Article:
Tony Carnevale, Tom Chick, and Bruce Geryk dive deep into the reprint of Victory Point Games’ solitaire classic, Nemo’s War. What’s new, what’s better, what’s worse? And what’s the deal with these rules?
Consider a wilderness, lightly populated by natives. They have pagan sites dedicated to local nature gods. They worship a river or mountain or clouds or nighttime or something. Some sort of quaint animism. Now here come European explorers from across the sea. They set up small towns. The towns coalesce into entrenched cities. Culture spreads. The holy sites are abandoned and the natives are assimilated. The wilderness is now tamed. Settled. European. Probably Christian.
Aliens is one of the easiest templates for a low budget sci-fi thriller. Just gather some sci-fi props, secure a shooting location, and figure out what to do for your monster. In the case of Armed Response, these are, respectively, an RV, a warehouse and, uh, they’re invisible. The invisible monsters bit is a great way to save money. Or you can also just pretend something infects or haunts some of the characters. Now they can be your monsters. To its credit, Armed Response splurges on a couple of bad CG sequences late in the movie involving ghostly arms. Literally arms. Not weapons. But actual arms. That’s your reward for sticking with it. Continue reading →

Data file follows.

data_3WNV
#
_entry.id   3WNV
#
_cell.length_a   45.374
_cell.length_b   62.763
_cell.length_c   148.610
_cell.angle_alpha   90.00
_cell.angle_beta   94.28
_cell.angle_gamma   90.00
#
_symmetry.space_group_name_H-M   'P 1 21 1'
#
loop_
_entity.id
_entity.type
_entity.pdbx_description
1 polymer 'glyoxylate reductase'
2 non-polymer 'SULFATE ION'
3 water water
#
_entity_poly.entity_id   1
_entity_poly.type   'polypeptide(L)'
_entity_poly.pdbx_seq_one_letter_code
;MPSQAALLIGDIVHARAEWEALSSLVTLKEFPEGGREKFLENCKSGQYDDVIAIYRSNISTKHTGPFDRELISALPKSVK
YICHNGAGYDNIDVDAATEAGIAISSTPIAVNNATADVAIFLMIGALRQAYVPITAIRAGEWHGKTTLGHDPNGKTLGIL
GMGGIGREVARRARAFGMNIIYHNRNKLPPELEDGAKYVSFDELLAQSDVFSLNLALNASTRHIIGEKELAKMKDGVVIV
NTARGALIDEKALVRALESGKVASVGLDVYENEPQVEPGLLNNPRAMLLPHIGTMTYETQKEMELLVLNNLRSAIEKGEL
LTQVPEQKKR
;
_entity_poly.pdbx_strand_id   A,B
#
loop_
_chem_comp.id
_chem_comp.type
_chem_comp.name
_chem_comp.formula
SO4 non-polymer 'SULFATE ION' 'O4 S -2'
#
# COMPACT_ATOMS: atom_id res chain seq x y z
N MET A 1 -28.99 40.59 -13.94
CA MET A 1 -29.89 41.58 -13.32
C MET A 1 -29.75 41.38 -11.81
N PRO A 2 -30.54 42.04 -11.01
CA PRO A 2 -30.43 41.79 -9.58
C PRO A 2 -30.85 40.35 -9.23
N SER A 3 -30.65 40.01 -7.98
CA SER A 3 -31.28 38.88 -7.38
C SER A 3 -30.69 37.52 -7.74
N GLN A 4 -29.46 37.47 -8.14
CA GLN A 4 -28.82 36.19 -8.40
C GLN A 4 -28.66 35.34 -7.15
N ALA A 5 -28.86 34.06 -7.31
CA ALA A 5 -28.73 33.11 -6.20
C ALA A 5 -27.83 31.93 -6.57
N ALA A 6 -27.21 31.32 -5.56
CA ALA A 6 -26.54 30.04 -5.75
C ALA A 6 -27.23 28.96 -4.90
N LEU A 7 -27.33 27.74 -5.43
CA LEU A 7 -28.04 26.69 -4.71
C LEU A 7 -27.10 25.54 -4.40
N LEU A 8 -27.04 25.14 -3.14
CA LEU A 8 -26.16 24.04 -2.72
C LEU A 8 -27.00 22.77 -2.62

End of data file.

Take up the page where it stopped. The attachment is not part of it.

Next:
This week’s meeting of the Charlize Theron Fan Club shall come to order. At the 1:38, after a couple of closing Atomic Blonde comments that end at 1:40, we look both ways before discussing scenes of people crossing streets.
Next week: Logan Lucky
I’m not sure what I expected, but it wasn’t this. I thought the first season would feel like a complete experience from A to B to Z. But just as I think it’s wrapping everything up, it instead resets everything. It goes from A to B to A-point-one. The situation has not changed substantially. Some of the characters’ lives have certainly changed, but the overall situation might as well be a reset to the beginning of the season. Continue reading →
We resolve the burning question that haunts everyone playing Agents of Mayhem. Daisy or Scheherazade? Fortunately, you can have both on your team. You probably should. We also talk Tacoma, Blood Bowl 2, and the Atlas Rising update for No Man’s Sky.
When writing about Agents of Mayhem, it’s tempting to call out the obvious similarities and influences. The amped up cartoon charm of Overwatch. The infinitely customizable character classes of Diablo III. The gratifying doo-dad hunting of Crackdown. The intricate combat and character interaction of League of Legends nee Defense of the Ancients. The cheery superhero team spirit of The Avengers. The breezy vulgarity of Archer. The purple hues of Saints Row.
But none of that tells the whole story. None of that gets at why Agents of Mayhem stands mightily on its own. This is not just an open-world Overwatch. This is not just Saints Row with superheroes. This is a masterpiece that’s been waiting for 30 years to bust out from the collection of talent at Volition. For a number of reasons, it demands a place among the best of the best. Twelve reasons, to be precise. Continue reading →